When a light stimulus is placed in the receptive field of a photoreceptor treatment xdr tb discount olanzapine 5 mg amex, it produces a hyperpolarizing response that is transmitted to the bipolar cell natural pet medicine generic 2.5mg olanzapine overnight delivery. Some of the bipolar cells show a depolarizing potential that is excitatory to the ganglion cells medicine 20th century buy 7.5mg olanzapine visa, whereas other cells show a hyperpolarizing potential that is inhibitory treatment lower back pain buy generic olanzapine from india. Based on their morphology and function medications held before dialysis buy olanzapine online pills, the bipolar cells have been classified into 12 types. The cells show oncenter and offcenter response like the ganglion cells, as described below. The photoreceptors also give input to the horizontal cells, which respond with a hyperpolarizing mem brane potential. Also, the dendrites of the horizontal cells spread laterally and produce inhi bition of the bipolar cells on which they synapse. The amacrine cells spread laterally and synapse on the ganglion cells to which they provide excitatory input. They are classified into 29 types based on their connec tions with the ganglion cells in the inner plexiform layer. Thus in the retina, the bipolar cells, horizontal cells and amacrine cells comprise the neural network layer, in Bipolar Cell 1. Chapter 145: Visual Pathway and Visual Cortex 1183 which considerable processing of visual information takes place. The cells form gap junctions with the adjacent cells, so that signals spread in the form of electrotonic poten tials rather than propagated action potentials. They integrate the information received from bipolar and the amacrine cells and respond with a depola rizing potential that propagates along the axon (optic nerve). The response shown by the ganglion cells is of two types and accordingly, there are two types of cells: (i) oncenter ganglion cells and (ii) offcenter ganglion cells. Receptive field of a ganglion cell is the area of the visual field in which presence of a light stimulus modulates the discharge pattern of a ganglion cell. The central retinal neurons have smaller receptive fields, whereas peri pheral retinal neurons have larger receptive fields. The oncenter ganglion cell increases its spike rate in response to a central small circular light stimulus. In the offcenter ganglion cell, spike rate decreases when the central stimulus is turnedon and its spike rate increases in response to the surround illumination. Thus, the on-center ganglion cell is stimulated in response to an excitatory center with an inhibitory surround, whereas an off-center ganglion cell is stimulated in response to an inhibitory center with an excitatory surround. Due to this centersurround antagonism, the ganglion cells have been called as contrast detectors. During the offresponse of the oncenter ganglion cell, the annulus of light activates a ring of photoreceptors that stimulates the horizontal cells (present on both sides of the receptor circle) on which they synapse. The horizontal cells in turn inhibit the nearby photore ceptors by lateral inhibitory inputs. In this manner, the centrally present photoreceptors get inhibited by the surrounding horizontal cells. Thus, decrease in activity of the neighboring cells by stimulation of a specific cell is known as afferent or lateral inhibition. This is an important component of information processing during which, signal transmission through a particular pathway is allowed, whereas, propagation of action potential through the adjacent pathways is inhibited. In the retina, this improves the sharpness at the periphery of an image and increases contrast. Based on size, there are two types of ganglion cells present in the retina: large ganglion cells (magno or M cells), and small ganglion cells (parvo, or P cells). The firing rate of on-center ganglion cell increases in response to a central small circular light stimulus in its receptive field (on-response) and when an annulus of light around the center is turned on, its firing rate decreases (off-response). In the off-center ganglion cell, spike rate decreases by central illumination and increases in response to surround illumination. The P cells analyze and subtract response from one type of cone from response from another. Input to the retina is received by the photoreceptors and the ganglion cells are the output cells. The responses of the cells of the neuronal network layer are integrated in the ganglion cell layer. The photoreceptors and the ganglion cells are sponta neously active in the resting state, so that, any change in visual stimulus brings in a response in them. The ventrally placed layers 1 and 2 have large cells and accordingly are called magnocellular that receive input from the M ganglion cells. Layers 3,4,5,6 are called parvocellular as they contain small cells and receive input from the P ganglion cells. Inputs from nasal retina of contralateral eye projects to layers 1,4 and 6; and inputs from temporal retina of ipsilateral eye project to layers 2, 3 and 5. The visual cortex inputs provide necessary feedback regarding perception of orientation and movement of an object. From the cell bodies in layers 1 and 2, the fibers form the magnocellular path way that is concerned with detection of movement, depth and flicker. The fibers form the cell bodies in layers 3-6, carries the impulses regarding color, texture, shape and finer detail. From there, the visual signal is transmitted to a single point in the right visual cortex. It is also known as the visualsensory area as it receives the sensory information regarding vision. The geniculocalcarine tract fibers mainly terminate on the medial part of occi pital cortex, above and below the calcarine fissure. The painted area shows the projection of retinal fibers into the calcarine cortex. The cortical area devoted to receive afferents from macula is much greater than other areas. This layer receives information regarding movement, location, orientation, texture, shape and color of an object. The cells of layers 2,3 are rich in the enzyme cytochrome oxidase and form clusters, known as blobs that receive information regarding color of an object. The neurons that have their cell bodies in layers 2 and 3, project to the other cortical regions and to the neurons in layer 5. The neurons that have their cell bodies in deeper layer 5, project to the superior collic ulus, pulvinar and other brainstem nuclei. But unlike these cells that respond to a point stimulus, the neurons of visual cortex respond to a linear stimulus like lines, edges or bars of light. Thus, the stimulus can be a bar of light against dark background or a dark bar against a light background. The neurons of layer 4 of the visual cortex respond to a stimulus that is positioned at any angle i. But, the cells in other layers are responsive to the orientation of the bar stimulus. Based on this, the cells are classified into simple, com plex and hypercomplex cells. The complex cells show a low resting discharge rate, whereas the simple cells discharge only on stimulation. The complex cells respond best when a bar stim ulus moves laterally without change in its orienta tion. Thus, the complex cells are concerned with movement and velocity of the stimulus and less with its central location. They receive visual information from primary visual cortex and are concerned with interpretation of the visual stimulus. They help in appreciating the finer attributes of the objects like perception of form, texture, shape, depth, location and orientation of the object. Lesions of the association areas produce impairment of these higher visual functions. There are also hypercomplex cells that respond best to a moving bar with a precise orientation but also with a defined length. Some respond better to a stimulus having a specific angle (for example, a Lshaped or tongueshaped stimulus) or having two borders. Thus, the visual cortex receives information regarding orientation, movement, depth, velocity as well as color of an object and help in depth perception and stereopsis (binocular depth perception). Usually, the simple cells project to the complex cells and the hypercomplex cells receive inputs from the complex cells. So, the receptive fields of the simple cells are smaller than those of the complex cells and receptive fields of the hypercomplex cells are larger than those of the complex cells. When a microelectrode is inserted perpendicularly into the visual cortex, the cells that come across have the same orientation (orientation column). All cortical neurons have their receptive fields in the contralateral visual field. Also, the cells receiv ing input from one eye alternate with the cells receiv ing input from the other eye. When radioactive dye is injected into one eye, the dye reaches visual cortex by axoplasmic transport. Many of the simple and complex cells of the visual cortex receive input from both the eyes. Convergence, divergence and near response is influenced by activity in an area anterior to the frontal eye fields. The superficial layers receive inputs from the optic tract fibers and visual cortex and in turn project to various thalamic nuclei like anterior thalamic nucleus, pulvinar and lateral geniculate body. The neurons of the superficial layer receive inputs from both the eyes and they discharge in response to a stimulus moving quickly in a particular direction. Thus, the superior colliculi coordinate simultaneous bilateral eye movements, like saccades and convergence and keep the eyeball in focus. The deep layers of superior colliculi receive visual inputs from its superficial layers, inputs from the auditory fibers and somatosensory inputs from different body parts. The sensory stimuli are integrated in the deep layers for various reflex activities that involve appro priate head movement and change in eye opposition. Fibers from the optic tract project to the pretectal nucleus and cause activation of the EdingerWestphal nucleus. These fibers mediate pupillary reflexes and are involved in the regulation of visual fixation. It is a small nucleus in the medial hypothalamus, located just above the optic chiasm. It receives fibers from the optic nerve and synchronizes sleepwake cycle, secretion of hormones like cortisol, and other circadian rhythms with lightdark cycle. Information from the visual receptors regarding light intensity during diurnal cycle gets transmitted to the suprachiasmatic nucleus and entrains its biological clock activity. Apart from these areas, some other areas are also activated, such as parts of inferior temporal cortex, posteroinferior parietal cortex, amygdale, caudate nucleus, putamen and claustrum. Effect of lesions at various levels of visual pathway is asked as a Short Question. Name the areas or pathways for processing of visual signal, Macular sparing, What is the on-center and offcenter response of the ganglion cells, What are important features of retinal neurons, Cortical visual areas. Name the visual field defects produced by lesion at different levels of visual pathway. The short est distance, by which two objects can be separated and still be visualized as two different objects, is known as the minimum separable distance. Visual acuity expresses the resolving power of the eye, that is, the extent to which the eye can perceive the details and contours of an object. There are different tests for testing visual acuity for distant vision and near vision. Visual acuity increases as the size of the object increases and distance of the object from eye decreases. But the contrast between the object and the back ground plays a more important role than the colorper se. Factors Affecting Visual Acuity Optical Factors these factors mainly determine the degree of visual acuity. The rows are numbered as 60, 36, 24, 18, 12, 9, 6 and 5 from top to bottom; and the size of the letters in each row gradually decreases. As the cones are concentrated more at the fovea, Chapter 146: Visual Acuity, Visual Field, Light and Dark Adaptations, and Visual Reflexes 1189. The gaps between the lines as well as the width of each line subtend an angle of 1 minute at the nodal angle. The number below each row depicts the distance in meters from which the letters can be read by a normal eye. The subject is asked to read the chart with each eye separately from a distance of 6 meters.

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Clinical toxicology is a dynamic field of medicine; new treatment methods are developed regularly medicine used for adhd generic olanzapine 5 mg amex, and the effectiveness of old as well as new modalities is subject to constant critical review medicine 2632 2.5mg olanzapine otc. There is general agreement that prevention of pesticide poisoning remains a much surer path to safety and health than reliance on treatment medications bad for your liver quality olanzapine 5 mg. In addition to the inherent toxicity of pesticides symptoms schizophrenia purchase 7.5mg olanzapine, none of the medical procedures or drugs used in treating poisonings is risk-free treatment 2 go discount 5 mg olanzapine mastercard. In fact, many antidotes are toxic in their own right, and such apparently simple procedures as gastric intubation incur substantial risk. Clinical management decisions have to be made promptly and, as often as not, on the basis of limited scientific and medical information. The complex circumstances of human poisonings rarely allow precise comparisons of alternative management. In no sense, then, are the treatment recommendations in this book infallible guides to successful outcomes. They are no more than consensus judgments of the best available clinical management options. This manual deals almost entirely with short-term (acute) harmful effects of pesticides. Although obviously important, the subject of chronic effects is too complex to deal with exhaustively in a manual designed as guidance for emergency management. Nonetheless, appropriate treatment of serious exposures to pesticides represents an important step in avoiding chronic as well as acute disease. The pesticides and commercial products mentioned in this manual do not represent the universe of pesticide products in existence. They were selected based on frequency of use and exposure, severity of toxicity, and prior experience with acute poisonings. The amount of pesticide absorbed is a critical factor in making treatment decisions, and estimation of dosage in many circumstances of pesticide exposure remains difficult. The terms "small amount" and "large amount" used in this book are obviously ambiguous, but the quality of exposure information obtained rarely justifies more specific terminology. Exposure to spray drift properly diluted for field application is not likely to convey a large dose unless exposure has been prolonged. Spills of concentrated technical material onto the skin or clothing may well represent a large dose of pesticide unless the contamination is promptly removed. Brief dermal exposure to foliage residues of cholinesterase-inhibiting pesticides is not likely to lead to poisoning, but prolonged exposures may well do so. Suicidal ingestions almost always involve "large amounts," requiring the most aggressive management. Except in children, accidental pesticide ingestions are likely to be spat out or vomited. The therapist usually must base clinical management decisions on "worst case" assumptions of dosage. Childhood poisonings are still further complicated by the greater vulnerability of the very young, not only to pesticides themselves, but also to drugs and treatment procedures. The nature of neurological development in children entails an additional level of risk that is not present in adults. Some adult groups such as farmwrokers with poor nutrition and high exposure may also be at increased risk. Death has occasionally resulted from this complication, even following ingestions of substances having relatively low toxic potential. In poisonings by agents that depress central nervous system function or cause convulsions, early placement of a cuffed endotracheal tube (even when this requires light general anesthesia) may be life saving. Maintenance of adequate pulmonary gas exchange is another essential element of poisoning management that deserves constant reemphasis. Gastric intubation, with aspiration and lavage, remains a useful method for removing poisons from the stomach shortly after they have been swallowed, but the time after ingestion during which lavage is likely to be beneficial is shorter than many clinical toxicologists have thought. Rarely are significant amounts of swallowed toxicants recovered more than 1-2 hours after ingestion, and, in many instances, the bulk of swallowed material passes into the duodenum and beyond in 15-30 minutes. In addition, the majority of controlled studies evaluating the effectiveness of gastric emptying procedures are done for ingestions of solid material (pills) rather than liquids. Full advantage should be taken of new highly adsorbent charcoals that are effective in binding some pesticides in the gut. Unfortunately, charcoal does not adsorb all pesticides, and its efficiency against many of them is not known. In poisonings caused by large intakes of pesticide, hemodialysis and hemoperfusion over adsorbents continue to be tested as methods for reducing body burdens. Overall effectiveness appears to depend not only on efficiency of clearance from the blood, but also on the mobility of toxicant already distributed to tissues before the extracorporeal blood-purification procedure is started. The volume of distribution and avidity of tissue binding are important considerations in making such decisions. The critical determinant of success in using these systems may well be the speed with which they can be put into operation before tissuedamaging stores of toxicant have accumulated. There remains a need for systematic reporting of pesticide poisonings to a central agency so that accurate statistics describing the frequency and circumstances of poisoning can be compiled, and efforts to limit these occurrences can be properly directed. In some countries there has been an increase in the use of pesticides as instruments of suicide and even homicide. Producers are now devoting considerable effort to modifying formulation and packaging to deter these misuses. This work is important because suicidal ingestions are often the most difficult pesticide poisonings to treat successfully. The list is based on symptomatic cases classified as minor, moderate, major, or fatal outcome for unintentional cases involving a single product. Numbers of cases are reported for both children under six years of age and for adults and older children. Cases listed as organophosphates (and the other categories as well) may also include other insecticides such as carbamates and organochlorines in a single product. Source: American Association of Poison Control Centers, Toxic Exposure Surveillance System, 1996 data. Approximately 90% of symptomatic cases involve only minor symptoms of the type that could typically be treated at home with dilution or just observation. However, seven of the top ten categories listed in the table above (organophosphates, pyrethrins/pyrethroids, hypochlorite disinfectants, carbamates, organochlorines, phenoxy herbicides, and anticoagulant rodenticides) are much more likely to require medical attention. This list cannot be considered representative of all symptomatic poisonings because it only shows cases reported to Poison Control Centers. However, it does give a sense of the relative frequency and risk of poisoning from various agents or classes of agents. The relative frequency of cases generally reflects how widely a product is used in the environment. Denominator information on the population at risk (numbers exposed) would be needed to better understand the relative risk of different pesticides. However, the main purpose of these tables is to give physicians a sense of what types of cases they are most likely to see in their practice. Although suicide cases make up roughly 3% of pesticide-related calls to Poison Control Centers, they may account for nearly 10% of the cases seen in a health care facility. The leading types of products involved in suicidal cases include anticoagulant rodenticides (20% of total suicide attempts), pine oil disinfectants (14%), organophosphates (11%), pyrethrins/pyrethroids (6%), unknown rodenticides (5%), carbamate insecticides (4%), and phenol disinfectants (3%). Poison Control Centers are best at capturing pesticide exposures which occur in residential environments. The table above presents the number of occupationally-related cases in California reported from 1991 through 1995 where a pesticide was considered a probable or definite cause of the resulting illness. Pesticide combinations, where the primary pesticide responsible for the illness could not be identified, are not included in this table. Among persons who encounter pesticides in the course of their occupational activities, dermal and eye injuries, rather than systemic poisonings, are more common. However, many different agents commonly require similar procedures in treating poisonings and it is not practical to repeat these protocols in every chapter. General principles for management of pesticide poisoning, including skin and eye decontamination, gastrointestinal decontamination, and control of convulsions are considered in Chapter 2, General Principles. Changes in this reformatted edition include: tabular listings of Commercial Products in each chapter, the addition of a new chapter on Disinfectants (Chapter 19), and the addition of a chapter on Environmental and Occupational History (Chapter 3), which places pesticide poisonings in the context of other environmental and occupational exposures, provides questionnaires designed to elicit exposure information, discusses resources available to the practitioner, and provides a list of governmental and non-government contacts and Web sites for more information. In addition, each chapter is referenced to key references in readily accessible current literature. Most references were selected as primary references in peer review journals, although some review papers are also included. The contents of this book have been derived from many sources: published texts, current medical, toxicological, and pesticide product literature, and direct communications with experts in clinical toxicology and pesticide toxicology and environmental and occupational health specialists. Ensminger Oak Ridge National Laboratory, 1980 Clinical Toxicology of Agricultural Chemicals Sheldon L. Where special considerations and treatments are required for a particular pesticide, they are addressed separately in the appropriate chapter. Skin Decontamination Decontamination must proceed concurrently with whatever resuscitative and antidotal measures are necessary to preserve life. Shower patient with soap and water, and shampoo hair to remove chemicals from skin and hair. If there are any indications of weakness, ataxia, or other neurologic impairment, clothing should be removed and a complete bath and shampoo given while the victim is recumbent. The possibility of pesticide sequestered under fingernails or in skin folds should not be overlooked. If eye irritation is present after decontamination, ophthalmologic consultation is appropriate. Persons attending the victim should avoid direct contact with heavily contaminated clothing and vomitus. Shoes and other leather items cannot usually be decontaminated and should be discarded. Note that pesticides can contaminate the inside surfaces of gloves, boots, and headgear. Decontamination should especially be considered for emergency personnel such as ambulance drivers at the site of a spill or contamination. Latex and other surgical or precautionary gloves usually will not always adequately protect from pesticide contamination, so only rubber gloves are appropriate for this purpose. In severe poisonings, it may be necessary to mechanically support pulmonary ventilation for several days. Note on Specific Pesticides: There are several special considerations with regard to certain pesticides. In organophosphate and carbamate poisoning, adequate tissue oxygenation is essential prior to administering atropine. As important, in paraquat and diquat poisoning, oxygen is contraindicated early in the poisoning because of progressive oxygen toxicity to the lung tissue. Gastrointestinal Decontamination A joint position statement has recently been released by the American Academy of Clinical Toxicology and the European Association of Poisons Centres and Clinical Toxicologists on various methods of gastrointestinal decontamination. A summary of the position statement accompanies the description of each procedure. Gastric Lavage If the patient presents within 60 minutes of ingestion, lavage may be considered. If the patient is neurologically impaired, airway protection with a cuffed endotracheal tube is indicated prior to gastric lavage. Lavage performed more than 60 minutes after ingestion has not proven to be beneficial and runs the risk of inducing bleeding, perforation, or scarring due to additional trauma to already traumatized tissues. Studies of poison recovery have been performed mainly with solid material such as pills. Position Statement: Gastric lavage should not be routinely used in the management of poisons. Lavage is indicated only when a patient has ingested a potentially life-threatening amount of poison and the procedure can be done within 60 minutes of ingestion. Because magnesium citrate has not been studied as much, its use is not described here. It will increase gut motility to improve excretion of the charcoal-poison complex. Repeat doses of cathartics may result in fluid and electrolyte imbalances, particularly in children, and are therefore not recommended. Sorbitol is formulated in 70% and 35% solutions and usually packaged in 100 mL bottles. The gram dosage of sorbitol in a 100 mL bottle can be calculated by multiplying 100 (mL) x 0. Note on Specific Pesticides: Significant poisoning with organophosphates, carbamates, and arsenicals generally results in a profuse diarrhea. Position Statement: the administration of a cathartic alone has no role in the management of the poisoned patient. There are no definite indications for the use of cathartics in the management of the poisoned patient. Data are conflicting with regard to use in combination with activated charcoal, and its routine use is not endorsed. If a cathartic is used, it should be as a single dose in order to minimize adverse effects. There are numerous contraindications, including absent bowel sounds, abdominal trauma or surgery, or intestinal perforation or obstruction. It is also contraindicated in volume depletion, hypotension, electrolyte imbalance, or the ingestion of a corrosive substance. Activated Charcoal Adsorption Activated charcoal is an effective absorbent for many poisonings.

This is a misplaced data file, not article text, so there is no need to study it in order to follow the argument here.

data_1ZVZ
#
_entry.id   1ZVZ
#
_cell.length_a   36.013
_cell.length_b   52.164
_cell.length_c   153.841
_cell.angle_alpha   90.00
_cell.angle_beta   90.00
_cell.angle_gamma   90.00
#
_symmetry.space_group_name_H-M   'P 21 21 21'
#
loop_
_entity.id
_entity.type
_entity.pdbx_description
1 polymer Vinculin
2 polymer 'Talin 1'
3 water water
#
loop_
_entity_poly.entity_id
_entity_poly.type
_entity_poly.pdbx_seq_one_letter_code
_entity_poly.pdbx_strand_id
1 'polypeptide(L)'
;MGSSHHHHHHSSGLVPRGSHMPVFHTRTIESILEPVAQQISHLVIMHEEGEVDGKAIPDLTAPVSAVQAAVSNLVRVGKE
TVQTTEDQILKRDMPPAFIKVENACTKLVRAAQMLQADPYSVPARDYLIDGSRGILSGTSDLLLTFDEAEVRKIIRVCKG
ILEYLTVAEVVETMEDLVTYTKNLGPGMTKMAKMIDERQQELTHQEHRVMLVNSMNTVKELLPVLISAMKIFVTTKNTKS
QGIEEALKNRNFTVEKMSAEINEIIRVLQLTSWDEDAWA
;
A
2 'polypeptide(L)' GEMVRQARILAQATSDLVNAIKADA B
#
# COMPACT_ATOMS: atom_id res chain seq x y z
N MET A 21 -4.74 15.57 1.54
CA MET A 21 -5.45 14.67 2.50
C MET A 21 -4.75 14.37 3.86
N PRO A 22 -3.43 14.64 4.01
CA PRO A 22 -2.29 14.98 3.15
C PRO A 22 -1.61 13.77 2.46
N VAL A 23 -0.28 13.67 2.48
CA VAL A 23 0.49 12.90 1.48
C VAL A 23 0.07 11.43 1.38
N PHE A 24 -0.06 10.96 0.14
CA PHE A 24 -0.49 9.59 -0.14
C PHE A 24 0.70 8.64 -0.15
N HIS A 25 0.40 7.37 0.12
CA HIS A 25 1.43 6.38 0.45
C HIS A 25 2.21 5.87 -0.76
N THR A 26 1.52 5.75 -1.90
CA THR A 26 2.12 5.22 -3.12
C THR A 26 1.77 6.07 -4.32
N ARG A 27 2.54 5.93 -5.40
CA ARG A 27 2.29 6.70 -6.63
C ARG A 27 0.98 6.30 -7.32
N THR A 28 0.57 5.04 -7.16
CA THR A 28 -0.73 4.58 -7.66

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In experimental animals medicine mart buy olanzapine 2.5 mg with visa, the defense response is elicited by stimulation of hypothalamic areas that in cat elicits hissing in treatment 1-3 purchase olanzapine cheap, arching of the back medicine vile order olanzapine 7.5mg without prescription, piloerection and dilation of the pupil medications with dextromethorphan 7.5mg olanzapine sale. This is associated with autonomic cardiovascular responses consisting of a increased heart rate and blood pressure symptoms 9 weeks pregnant generic olanzapine 5mg fast delivery, and a large increase in skeletal muscle blood flow. Physiology of Emotions Emotion is a state of feeling that manifests mentally and physically through cardiovascular and other autonomic changes. Emotional activation and responses occur in three phases: stimulus recognition and evaluation, emo tional responses and emotional experience. Conditioned Response this is the emotional response attached to a conditioned stimulus. Most of our emotional responses are condi tioned emotional responses as they are usually evoked by a conditioned stimulus. The subsequent emotional reactions to the similar stimuli mostly depend on the knowledge of the previous experiences. Stimulus Recognition and Evaluation First, the stimulus should be perceived, which is called recognition or the awareness of sensation. Then, the next step is the stimulus evaluation, the process by which the output is compared with stored information. The inherited infor mation also helps in emotional integration, for example inherent fear in monkeys for snakes. Control of Emotional Responses Though the emotional responses are profoundly influ enced by external factors like social and cultural influ ences, they are mainly mediated by neural and hormonal mechanisms. The neural control mechanisms for emotion are divided into peripheral and central mechanisms. Emotional Responses Emotional response has three components: affect, cona tion and physical changes. However, emotional manifestations mainly depend on the type of emotional response. Emotional response may be a natural response, a defense response and a conditional response. Peripheral Control of Emotion the main output pathway for emotional responses is the autonomic nervous system. The emotion of fear and rage closely resembles the effects of injection of norepinephrine. Thus, it is clear that emotional responses of fear and anger are mediated by sympathetic activation. Central Control of Emotion Emotional responses have been experimentally seen to occur in the absence of cortex. Hypothalamus and other limbic structures are important for expression of emo tion. As suggested by Papez, for emotional expression and experience, the sensory information from environment passes through the thalamus to the hypothalamus. Natural Response Natural emotional response is the normal response of fear, anxiety or pleasure encountered in daily life. Though, the natural stimulus for emotion involves the neocortical perceivecognitive mechanisms like the nonemotional sensory processes, the natural emotion is associated Chapter 137: Limbic System 1133 Ascending Output: the ascending output reaches anterior thalamus via mammillothalamic tract and from there it projects to cingulate cortex. Descending Output: the descending output of the hypothalamus is directed to the brainstem and spinal cord centers from where autonomic fibers originate. Endogenous fear, anxiety, depression and euphoria Role of Limbic System Limbic system receives both exteroceptive and interocep tive sensory inputs. Exteroceptive inputs reach limbic system via two ways; first, through collaterals arising from ascending sensory projections before the fibers reach cortical areas, and second, form sensory cortex. Interoceptive inputs reach hypothalamic and amyg dalar nuclei of limbic system from brainstem especially from the nucleus tractus solitarius. The major output of limbic system to autonomic con trol areas is via its connections with brainstem and spinal cord. In addition, amygdala has direct connections with hypothalamus and brainstem autonomic areas. The Papez circuit forms the limbichypothalamic connections for emotional expression through autonomic pathways. Animal exhibits placidity and inability to recognize object visually inspite of good vision (visual agnosia), but will pick up almost all objects and explore them orally. Animal fails to ignore peripheral stimuli (hypermetamorphosis), and therefore, respond to every stimulus and explore everything. Applied Physiology Psychosurgery In 1935, John Fulton observed that frontal lobotomy in mon keys cures experimentally induced neurosis. Since then, selected lesions of the brain, especially of the limbic areas have been performed for the treatment of psychiatric disor ders, which are popularly known as psychosurgery. Psycho surgery is usually used for the treatment of psychiatric illness in which extremes of aggression is the main symptom. Emotional responses, autonomic reaction and visceral of the body are influenced by limbic system. Nucleus accumbens is the major reward center and dopamine is the key neurotransmitter for motivation. Limbic functions, Papez circuit, Motivation, Emotion, Addiction, Reward system, Avoidance system, Autonomic responses may come as Short Questions. Name the structures of limbic system, What are the limbic functions, What are the components of Papez circuit, Physiology of Motivation, Physiology of Emotion, Physiology of Addiction, Physiology of Reward system, Physiology of Avoidance system, Types of autonomic responses, Neurotransmitter systems and their functions, Causes and features of KluverBucy syndrome. This is because the process of learning involves the storage of new information in memory and its retrieval at appropriate time, and the pro cess of memory involves repeated acquirement of new knowledge (learning). It is known that frequent learning of newer facts increases the horizon of memory. Memory is the simple repetition of what has already been performed or stored, whereas learning involves more than the simple use of memory. It uses all less-understood processes like reasoning, cognitive processes and common sense: 1. The common sites of learning and memory in the human brain are the association areas of the cerebral cortex and sub-cortical structures in the temporal lobe, including the hippocampus and amygdala. The association cortical areas imbibe sensory information from the somatosensory cortex, and visual, auditory, and olfactory cortices. These information are integrated with previous experiences of learned skills and are then stored in the memory. Definitions Learning Learning is defined as acquirement of information or knowledge by experience that results in the alteration of behavior. It depends mostly on motivation that creates adequate interest and attention to promote learning. The stored information should be retrieved and utilized at any time in life whenever needed. Registration of memory that includes proper percep tion and attention: Failure of learning and memory occurs due to impaired perception and attention because the material to be learned is never registered and assimilated (Application Box 138. Recognition and recall: At the appropriate time and place, memory is recalled for proper use. Reutilization: Memory (the learned experience) is utilized for improvement of further learning. Long-term memory is the one that stores information for years together, and sometimes for life. Sensitization Explicit memory and many forms of implicit memory involve short-term and long-term memory. The implicit memory is not associated with awareness and is therefore also called as reflexive or nondeclara tive memory. For example, a learner of motorcycle riding initially remembers the steps of changing the gear (he changes gears with conscious knowledge) till it becomes a reflexive habit to do so (he changes gear without awareness). Priming Priming is the facilitation of recognition of words or objects by prior exposure to them. An example is improved recall of a word when presented with first few letters of it. Procedural Memory Includes skills and habits, which once acquired become unconscious and automatic. The explicit memory, also known as declarative memory is connected with awareness. It has two forms: the memories of events (episodic memory), and the memories of facts (semantic memory). The declarative memory is dependent on the hippocampus and other parts of the medial temporal lobes of the brain for its retention. Habituation is a simple form of learning in which repeated application of a neutral stimulus elicits less and less response. The response that was first studied was gill withdrawal in Aplysia when the gill is stroked. The withdrawal is an aversive response, and if the stroke is harmless, the animal gets habituated to it. Habituation implies learning and therefore can be studied for its cellular mechanisms. It can be shortterm, or it can be prolonged if exposure to the benign stimulus is repeated many times. Sensitization is the opposite reaction in which repeated application of stimulus evokes greater and greater response. Short-term memory is the memory that lasts for seconds to hours, during which processing in the hippocampus and elsewhere lays down long-term changes in synaptic strength. Working memory is a form of short-term memory that makes information available for a brief period. As a result of repeated training, short-term memory can be transferred into long-term memory, which depends on a process called consolidation. During short-term memory, the memory traces are subject to disruption by trauma and various drugs. Sensitization occurs especially when the stimulus to which habituation has developed is coupled with a pleasant or unpleasant stimulus. For example, application of noxious stimulus to gill results in greater withdrawal of gill (an increased responsiveness). Sensitization may occur as a transient response, or if it is reinforced by additional pairings of the noxious stimulus and the initial stimulus, it can exhibit features of short-term or long-term memory. He is popularly known for the conditioned experiments of salivation he carried on dogs. Associative Learning the organism learns about the relation of one stimulus with other. Types of Conditioned Reflexes There are two types of conditioned responses: classical conditioning and operant conditioning. Conditioned reflexes have two components that are associated with emotional responses and motor responses. The emotional responses are regulated by amygdala and the motor responses are controlled by cerebellum. In classic conditioning, in the beginning, there is a stimulus that normally elicits a specific innate response (the response which is already present without training). Inhibition of Conditioned Reflex: Conditioned reflexes can be inhibited in two ways: internal and external inhibitions: 1. Reinforcement of Conditioned Reflex: It is difficult to maintain conditioned reflex indefinitely: 1. Accordingly, there are two types of reinforcements: Positive and negative reinforcement. For example, heart and blood pressure can be decreased by appropriate conditioning. In this type of conditioning, animal is trained to carry out a task for either to receive a reward or to avoid a punishment. The animal, usually a rat is kept in the Skinner box, in which provision is made in such a way that pressing a bar results in delivery of food pallet, or prevention of an electric shock. However, later response occurs with greater probability as reward follows the response (animal learns that food is obtained by pressing the bar or the shock is prevented). Thus, the reinforcement may be a positive reinforcement (by pressing bar animal gets food), or a negative rein forcement (by pressing bar animal prevents electric shock). Therefore, this is also called conditioned avoidance reflexor aversion conditioning (Application Box 138. Sensitization occurs due to prolongation of action potential in the sensory endings that results in increase in intracellular calcium, which in turn increases neuro transmitter release. In the sea snail Aplysia, the noxius stimulus causes discharge of serotonergic neurons that end on presynaptic endings of sensory neurons. This facilitates voltage dependent calcium influx into the sensory terminal that increases release of transmitter by exocytosis. The long-term potentiation also involves protein synthesis and growth of the presynaptic and postsynaptic neurons and their connections. The basic mechanism involved is the prolongation of action potential that causes presynaptic facilitation. Molecular Mechanisms Learning and memory are initiated and established by several neurochemical changes like increased synaptic connection, neurotransmitter secretion, formation of intracellular second messenger, protein synthesis and gene activation. Sensitization and Habituation Habituation and sensitization occur due to change in neurotransmitter release at the sensory neuron terminals due to alteration in intracellular calcium. Habituation occurs due to decreased neurotransmit ter release from the presynaptic sensory ending in response to repeated application of a particular stimulus. The stimuli gradually inactivate calcium channel resulting in decreased calcium content at the presynaptic terminal that in turn inhibit neurotransmitter release.